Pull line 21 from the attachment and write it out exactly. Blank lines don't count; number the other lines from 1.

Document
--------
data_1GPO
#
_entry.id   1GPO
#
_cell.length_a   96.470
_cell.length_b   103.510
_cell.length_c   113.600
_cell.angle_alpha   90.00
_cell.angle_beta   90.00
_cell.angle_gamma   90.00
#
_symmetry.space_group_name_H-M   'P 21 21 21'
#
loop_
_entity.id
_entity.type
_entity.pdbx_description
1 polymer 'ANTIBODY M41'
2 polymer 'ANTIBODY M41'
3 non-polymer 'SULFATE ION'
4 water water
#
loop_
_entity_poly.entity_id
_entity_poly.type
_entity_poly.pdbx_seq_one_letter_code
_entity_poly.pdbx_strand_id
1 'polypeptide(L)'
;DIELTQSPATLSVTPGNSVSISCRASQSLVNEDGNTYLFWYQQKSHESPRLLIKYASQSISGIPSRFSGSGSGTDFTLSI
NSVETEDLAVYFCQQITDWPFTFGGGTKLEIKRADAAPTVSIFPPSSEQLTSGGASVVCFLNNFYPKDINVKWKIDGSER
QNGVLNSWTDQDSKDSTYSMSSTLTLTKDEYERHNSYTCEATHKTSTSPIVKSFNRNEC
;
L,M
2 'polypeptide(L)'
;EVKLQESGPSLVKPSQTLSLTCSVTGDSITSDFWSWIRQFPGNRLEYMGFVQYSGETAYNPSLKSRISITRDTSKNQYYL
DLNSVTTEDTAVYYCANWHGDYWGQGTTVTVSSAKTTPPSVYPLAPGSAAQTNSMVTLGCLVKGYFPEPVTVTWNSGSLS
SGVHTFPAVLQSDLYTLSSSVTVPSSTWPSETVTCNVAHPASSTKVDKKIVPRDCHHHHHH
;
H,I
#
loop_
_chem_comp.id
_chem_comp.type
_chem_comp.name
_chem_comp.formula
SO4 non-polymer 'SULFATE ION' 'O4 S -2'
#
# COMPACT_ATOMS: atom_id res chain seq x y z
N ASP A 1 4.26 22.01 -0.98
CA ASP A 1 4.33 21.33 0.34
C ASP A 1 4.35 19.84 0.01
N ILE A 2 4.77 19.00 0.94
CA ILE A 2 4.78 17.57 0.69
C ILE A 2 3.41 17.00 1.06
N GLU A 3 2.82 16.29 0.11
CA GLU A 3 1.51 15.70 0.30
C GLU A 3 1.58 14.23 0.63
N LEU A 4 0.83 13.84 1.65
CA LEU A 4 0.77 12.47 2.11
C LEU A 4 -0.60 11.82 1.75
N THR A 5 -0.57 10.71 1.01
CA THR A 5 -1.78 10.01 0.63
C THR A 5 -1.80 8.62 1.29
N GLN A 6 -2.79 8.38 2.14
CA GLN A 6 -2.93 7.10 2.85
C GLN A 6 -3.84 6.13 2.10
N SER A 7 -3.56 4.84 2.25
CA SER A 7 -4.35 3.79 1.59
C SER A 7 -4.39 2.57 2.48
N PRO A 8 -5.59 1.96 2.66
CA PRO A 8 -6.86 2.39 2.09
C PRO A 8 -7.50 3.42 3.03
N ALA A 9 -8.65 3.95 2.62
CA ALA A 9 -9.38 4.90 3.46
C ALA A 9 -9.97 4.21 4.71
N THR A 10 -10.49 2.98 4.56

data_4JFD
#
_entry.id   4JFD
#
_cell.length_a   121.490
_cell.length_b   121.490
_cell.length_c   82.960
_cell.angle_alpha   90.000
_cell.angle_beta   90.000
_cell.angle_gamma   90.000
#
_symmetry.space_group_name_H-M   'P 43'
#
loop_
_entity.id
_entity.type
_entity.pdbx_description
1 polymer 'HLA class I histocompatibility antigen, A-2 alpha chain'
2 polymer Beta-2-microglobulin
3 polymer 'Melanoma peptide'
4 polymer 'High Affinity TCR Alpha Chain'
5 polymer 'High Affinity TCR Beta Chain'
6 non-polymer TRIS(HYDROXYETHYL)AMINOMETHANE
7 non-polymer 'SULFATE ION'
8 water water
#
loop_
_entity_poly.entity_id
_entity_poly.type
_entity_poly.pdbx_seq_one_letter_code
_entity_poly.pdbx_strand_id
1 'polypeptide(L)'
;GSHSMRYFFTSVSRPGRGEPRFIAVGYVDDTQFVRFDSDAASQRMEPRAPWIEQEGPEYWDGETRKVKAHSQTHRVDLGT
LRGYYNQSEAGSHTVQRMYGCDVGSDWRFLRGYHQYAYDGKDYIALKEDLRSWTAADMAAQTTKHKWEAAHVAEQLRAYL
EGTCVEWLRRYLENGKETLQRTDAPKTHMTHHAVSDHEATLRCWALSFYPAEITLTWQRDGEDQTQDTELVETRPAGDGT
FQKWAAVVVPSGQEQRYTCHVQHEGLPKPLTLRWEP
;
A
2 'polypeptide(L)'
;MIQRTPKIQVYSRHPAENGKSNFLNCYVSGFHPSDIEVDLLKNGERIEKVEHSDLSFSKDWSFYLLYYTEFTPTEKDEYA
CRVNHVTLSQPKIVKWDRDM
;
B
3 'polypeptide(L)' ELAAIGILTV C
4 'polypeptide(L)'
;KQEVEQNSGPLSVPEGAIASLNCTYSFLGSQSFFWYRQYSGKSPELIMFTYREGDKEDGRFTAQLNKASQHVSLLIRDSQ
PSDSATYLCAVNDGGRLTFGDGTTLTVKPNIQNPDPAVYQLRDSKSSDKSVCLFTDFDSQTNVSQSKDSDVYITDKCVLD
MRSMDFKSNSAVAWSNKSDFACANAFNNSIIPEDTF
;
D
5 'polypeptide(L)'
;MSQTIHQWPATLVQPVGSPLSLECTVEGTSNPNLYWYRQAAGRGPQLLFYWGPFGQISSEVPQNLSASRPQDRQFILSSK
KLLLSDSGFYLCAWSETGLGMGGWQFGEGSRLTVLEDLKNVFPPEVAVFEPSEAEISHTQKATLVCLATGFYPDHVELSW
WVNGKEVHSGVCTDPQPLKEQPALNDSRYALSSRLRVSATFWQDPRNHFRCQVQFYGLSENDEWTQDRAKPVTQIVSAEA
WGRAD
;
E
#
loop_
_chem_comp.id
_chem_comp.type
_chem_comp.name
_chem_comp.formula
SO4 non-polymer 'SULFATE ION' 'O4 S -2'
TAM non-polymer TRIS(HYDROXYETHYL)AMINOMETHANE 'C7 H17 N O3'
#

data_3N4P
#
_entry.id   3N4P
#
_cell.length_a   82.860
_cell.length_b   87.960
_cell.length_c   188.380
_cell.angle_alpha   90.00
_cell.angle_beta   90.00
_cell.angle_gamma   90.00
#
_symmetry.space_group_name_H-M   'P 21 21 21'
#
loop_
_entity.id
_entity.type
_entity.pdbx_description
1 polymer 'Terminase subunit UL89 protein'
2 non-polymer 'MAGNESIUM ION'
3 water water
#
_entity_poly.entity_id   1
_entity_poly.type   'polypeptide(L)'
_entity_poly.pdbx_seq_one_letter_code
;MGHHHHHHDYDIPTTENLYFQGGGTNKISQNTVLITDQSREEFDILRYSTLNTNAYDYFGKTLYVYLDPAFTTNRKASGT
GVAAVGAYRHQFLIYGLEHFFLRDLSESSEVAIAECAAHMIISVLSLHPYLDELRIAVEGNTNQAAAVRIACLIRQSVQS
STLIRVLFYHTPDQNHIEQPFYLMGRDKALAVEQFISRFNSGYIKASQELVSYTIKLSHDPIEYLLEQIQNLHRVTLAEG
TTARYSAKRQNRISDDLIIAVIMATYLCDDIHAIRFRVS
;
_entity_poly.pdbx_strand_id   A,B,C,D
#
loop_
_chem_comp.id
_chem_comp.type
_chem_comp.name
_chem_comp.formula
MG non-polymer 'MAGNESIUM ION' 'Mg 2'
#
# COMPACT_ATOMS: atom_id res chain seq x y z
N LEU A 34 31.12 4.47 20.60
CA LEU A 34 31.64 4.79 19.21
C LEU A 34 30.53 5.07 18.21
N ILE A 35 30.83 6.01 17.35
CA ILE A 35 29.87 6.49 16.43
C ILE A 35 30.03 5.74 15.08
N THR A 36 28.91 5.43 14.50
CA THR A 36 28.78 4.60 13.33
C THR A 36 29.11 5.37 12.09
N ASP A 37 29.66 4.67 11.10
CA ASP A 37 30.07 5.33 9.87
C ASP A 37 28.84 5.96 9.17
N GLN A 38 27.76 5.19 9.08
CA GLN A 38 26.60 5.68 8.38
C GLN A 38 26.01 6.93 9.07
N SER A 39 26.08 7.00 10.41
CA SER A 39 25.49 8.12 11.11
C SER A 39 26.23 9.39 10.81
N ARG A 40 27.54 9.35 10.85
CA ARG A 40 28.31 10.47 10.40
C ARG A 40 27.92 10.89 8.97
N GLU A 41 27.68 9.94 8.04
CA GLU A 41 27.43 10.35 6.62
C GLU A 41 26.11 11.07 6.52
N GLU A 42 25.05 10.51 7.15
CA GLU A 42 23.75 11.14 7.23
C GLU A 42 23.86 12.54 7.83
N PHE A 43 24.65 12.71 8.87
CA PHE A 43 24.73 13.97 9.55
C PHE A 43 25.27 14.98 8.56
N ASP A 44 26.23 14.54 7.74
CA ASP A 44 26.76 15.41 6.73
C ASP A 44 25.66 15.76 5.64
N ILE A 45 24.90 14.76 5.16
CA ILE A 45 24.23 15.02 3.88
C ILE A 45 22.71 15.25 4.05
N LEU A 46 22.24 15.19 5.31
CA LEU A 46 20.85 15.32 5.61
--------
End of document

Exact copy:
4 water water